Matthew 18:1-9 (ESV) At that time the disciples came to Jesus, saying, “Who is the greatest in the kingdom of heaven?”… 7“Woe to the world for temptations to sin! For it is necessary that temptations come, but woe to the one by whom the temptation comes! 8And if your hand or your foot causes you to sin, cut it off and throw it away. It is better for you to enter life crippled or lame than with two hands or two feet to be thrown into the eternal fire. 9And if your eye causes you to sin, tear it out and throw it away. It is better for you to enter life with one eye than with two eyes to be thrown into the hell of fire.
The Disciples wanted to know WHO would be the greatest, the top person recognized in the kingdom of heaven. Jesus answers a very different question. The WHO is not as important as the WHAT. In other words, what is the nature of greatness in this kingdom of heaven? What will that look like in an economy where God immediately rules and reigns? And there is no question that it will be far different than how we look at personal greatness here and now. For one thing (as we saw last time) those reckoned as “great” there, are those who don’t pursue greatness as we know it at all. That is not what they are after. Jesus is about to open this door even wider.
In verses 2-5 Jesus places the little child in front of them to give them the picture of one who would never even enter the discussion of who might be the greatest. This was an “adult” conversation. Those without social value yet (such as little chidren) don’t get to play at this level, which is Jesus’ point.
In verse 6 Jesus issues a warning which He fleshes out in 7-9. When it comes to these “little ones who believe in me” – who aren’t mindul of the greatness game – “woe” to the one who leads them into sin. And we might ask – is the idea just sin in general? Is His thought just to warn us from tempting one another period? Perhaps. But given the flow of the conversation, it would seem more natural that Jesus is warning them not to tempt those unmindful of this-worldly greatness, not to fall into that way of thinking.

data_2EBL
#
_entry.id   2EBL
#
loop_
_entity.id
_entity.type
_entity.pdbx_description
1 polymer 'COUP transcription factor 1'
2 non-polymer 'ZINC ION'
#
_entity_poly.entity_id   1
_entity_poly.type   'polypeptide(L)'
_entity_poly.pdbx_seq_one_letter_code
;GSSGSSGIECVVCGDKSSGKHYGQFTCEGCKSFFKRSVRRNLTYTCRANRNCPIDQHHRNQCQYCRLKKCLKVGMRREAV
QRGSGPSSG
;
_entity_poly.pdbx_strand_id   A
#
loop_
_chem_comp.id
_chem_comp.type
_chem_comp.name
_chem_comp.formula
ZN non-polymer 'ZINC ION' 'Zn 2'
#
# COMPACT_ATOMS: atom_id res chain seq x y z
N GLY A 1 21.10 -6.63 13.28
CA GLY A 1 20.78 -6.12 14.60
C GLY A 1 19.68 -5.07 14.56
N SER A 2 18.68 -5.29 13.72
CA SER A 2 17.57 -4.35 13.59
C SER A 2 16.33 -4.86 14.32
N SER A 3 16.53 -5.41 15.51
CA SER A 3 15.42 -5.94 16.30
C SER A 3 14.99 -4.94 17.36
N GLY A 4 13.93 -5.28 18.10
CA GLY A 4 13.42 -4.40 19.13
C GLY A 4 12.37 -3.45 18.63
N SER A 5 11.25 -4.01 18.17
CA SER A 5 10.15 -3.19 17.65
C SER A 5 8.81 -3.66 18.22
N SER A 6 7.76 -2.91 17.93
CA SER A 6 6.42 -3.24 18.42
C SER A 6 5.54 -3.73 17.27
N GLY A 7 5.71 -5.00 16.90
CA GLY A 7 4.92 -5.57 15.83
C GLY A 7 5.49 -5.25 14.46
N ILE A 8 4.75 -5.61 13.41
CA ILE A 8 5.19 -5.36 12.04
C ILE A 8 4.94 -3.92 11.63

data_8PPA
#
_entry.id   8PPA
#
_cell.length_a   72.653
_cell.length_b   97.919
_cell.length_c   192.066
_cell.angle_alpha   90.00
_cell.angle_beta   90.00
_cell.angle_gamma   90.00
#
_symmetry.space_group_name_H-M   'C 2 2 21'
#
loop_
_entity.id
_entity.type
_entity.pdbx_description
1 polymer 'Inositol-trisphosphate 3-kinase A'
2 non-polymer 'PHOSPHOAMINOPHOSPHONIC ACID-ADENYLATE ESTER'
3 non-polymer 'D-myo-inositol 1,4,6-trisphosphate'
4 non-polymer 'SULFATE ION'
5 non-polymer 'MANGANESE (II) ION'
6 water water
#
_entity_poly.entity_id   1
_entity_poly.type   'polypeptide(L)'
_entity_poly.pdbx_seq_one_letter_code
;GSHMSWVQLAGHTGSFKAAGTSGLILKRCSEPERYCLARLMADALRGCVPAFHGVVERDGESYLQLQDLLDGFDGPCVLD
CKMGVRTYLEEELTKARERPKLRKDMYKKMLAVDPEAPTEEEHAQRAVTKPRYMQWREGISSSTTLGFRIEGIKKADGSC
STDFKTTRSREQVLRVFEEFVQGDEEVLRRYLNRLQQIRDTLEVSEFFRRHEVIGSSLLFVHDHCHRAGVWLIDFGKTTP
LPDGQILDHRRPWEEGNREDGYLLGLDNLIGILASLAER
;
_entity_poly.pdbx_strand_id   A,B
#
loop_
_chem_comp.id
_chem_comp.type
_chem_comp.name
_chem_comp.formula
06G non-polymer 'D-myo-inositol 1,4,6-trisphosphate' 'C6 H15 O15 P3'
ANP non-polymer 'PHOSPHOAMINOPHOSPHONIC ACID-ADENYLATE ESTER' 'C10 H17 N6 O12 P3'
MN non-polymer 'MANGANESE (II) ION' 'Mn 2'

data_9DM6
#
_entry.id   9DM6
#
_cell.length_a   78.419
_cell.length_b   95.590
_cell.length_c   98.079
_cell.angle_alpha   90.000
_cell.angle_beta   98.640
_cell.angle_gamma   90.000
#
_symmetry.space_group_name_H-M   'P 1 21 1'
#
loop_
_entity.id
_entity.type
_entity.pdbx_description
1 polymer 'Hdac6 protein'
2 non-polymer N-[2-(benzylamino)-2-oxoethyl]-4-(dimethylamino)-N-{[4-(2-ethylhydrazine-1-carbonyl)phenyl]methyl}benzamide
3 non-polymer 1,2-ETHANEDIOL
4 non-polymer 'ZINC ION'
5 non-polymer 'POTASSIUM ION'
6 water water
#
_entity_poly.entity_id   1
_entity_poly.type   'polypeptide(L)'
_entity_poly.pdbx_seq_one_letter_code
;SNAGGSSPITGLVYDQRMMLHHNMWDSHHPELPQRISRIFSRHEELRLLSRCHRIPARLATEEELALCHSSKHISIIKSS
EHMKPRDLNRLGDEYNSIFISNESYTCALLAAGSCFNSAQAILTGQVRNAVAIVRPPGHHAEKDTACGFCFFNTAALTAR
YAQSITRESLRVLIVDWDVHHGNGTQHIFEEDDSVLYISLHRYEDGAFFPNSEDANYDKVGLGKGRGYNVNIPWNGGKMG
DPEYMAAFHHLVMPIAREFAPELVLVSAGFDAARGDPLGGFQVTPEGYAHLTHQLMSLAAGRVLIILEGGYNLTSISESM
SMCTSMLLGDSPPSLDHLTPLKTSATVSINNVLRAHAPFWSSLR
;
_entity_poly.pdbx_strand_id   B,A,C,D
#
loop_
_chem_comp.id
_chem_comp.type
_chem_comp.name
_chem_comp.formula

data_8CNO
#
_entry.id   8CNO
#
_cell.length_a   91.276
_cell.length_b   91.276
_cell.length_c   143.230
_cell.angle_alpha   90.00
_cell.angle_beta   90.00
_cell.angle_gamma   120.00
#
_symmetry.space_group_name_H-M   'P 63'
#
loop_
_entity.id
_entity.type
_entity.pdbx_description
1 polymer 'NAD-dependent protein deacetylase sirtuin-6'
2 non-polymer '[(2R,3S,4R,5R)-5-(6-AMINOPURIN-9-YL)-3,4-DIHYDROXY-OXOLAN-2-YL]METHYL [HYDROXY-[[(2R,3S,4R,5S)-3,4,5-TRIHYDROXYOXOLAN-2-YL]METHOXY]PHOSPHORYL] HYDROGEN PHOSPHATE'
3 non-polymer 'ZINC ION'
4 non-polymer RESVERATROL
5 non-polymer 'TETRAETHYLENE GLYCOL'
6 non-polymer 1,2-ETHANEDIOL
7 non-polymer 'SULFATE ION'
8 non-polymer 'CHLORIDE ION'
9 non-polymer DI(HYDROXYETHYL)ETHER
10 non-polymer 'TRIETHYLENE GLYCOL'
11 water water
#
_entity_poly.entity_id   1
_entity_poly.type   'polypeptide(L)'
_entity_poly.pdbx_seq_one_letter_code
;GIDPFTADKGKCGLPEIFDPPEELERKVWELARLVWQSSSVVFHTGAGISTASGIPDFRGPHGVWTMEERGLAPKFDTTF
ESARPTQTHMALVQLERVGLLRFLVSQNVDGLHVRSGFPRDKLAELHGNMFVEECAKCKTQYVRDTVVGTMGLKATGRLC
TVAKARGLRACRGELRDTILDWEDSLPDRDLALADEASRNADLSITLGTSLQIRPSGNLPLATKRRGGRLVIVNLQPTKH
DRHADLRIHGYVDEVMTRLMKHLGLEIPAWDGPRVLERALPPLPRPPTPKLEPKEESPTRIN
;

The thrust of His words here indicate that it is no little matter to drag people into the wicked sphere of being concerned about human fame or or nototriety – especially in the Church. To take the original temption “you will be like God” (Gen. 3:5) and baptize it into Christianity by giving anyone the impression that there are people’s opinions and views to be catered to – eschelons to be sought after – circles to be found in, is to lead them into horrific sin. It is bringing Eden’s Fall back into play. It is to say “Jesus saves you, so you can be something in the eyes of ____.” It is to turn men and women from a whole heart and mind set on pleasing God, to pleasing someone or something other than the Father Himself. And it is just as exceable if the only one’s approval you are seeking is your own.
Verses 7-9 then describe just how violently we are to resist our own tendency toward this abomination. Spare no pains Christian. If you see the seeds of this in yourself, launch a full scale attack. And whatever you do, do not drag others into this filthy morass. If you work (i.e. do “ministry” ) for human recognition – cut off your hand. If you walk (i.e. pursue a “holy” lifestyle) for human approbation – cut off your foot. If you are always looking to see (preoccupied with and testing others to see) how others see you – pluck out your eye. “It is better for you to enter life crippled or lame than with two hands or two feet to be thrown into the eternal fire.” “It is better for you to enter life with one eye than with two eyes to be thrown into the hell of fire.” More emphatic words could not be utilized. Claiming to serve Christ when in fact you are motivated by what impression that service will make on others is deadly sin. Do anything and everything necessary to root it out. “Have this mind among yourselves, which is yours in Christ Jesus, who, though he was in the form of God, did not count equality with God a thing to be grasped, but made himself nothing, taking the form of a servant, being born in the likeness of men. And being found in human form, he humbled himself by becoming obedient to the point of death, even death on a cross.” (Philippians 2:5-8 (ESV)
Who will be great in the kingdom of heaven? Those who attacked their own inward desires for greatness in this life, and refused to place that yoke on anyone else.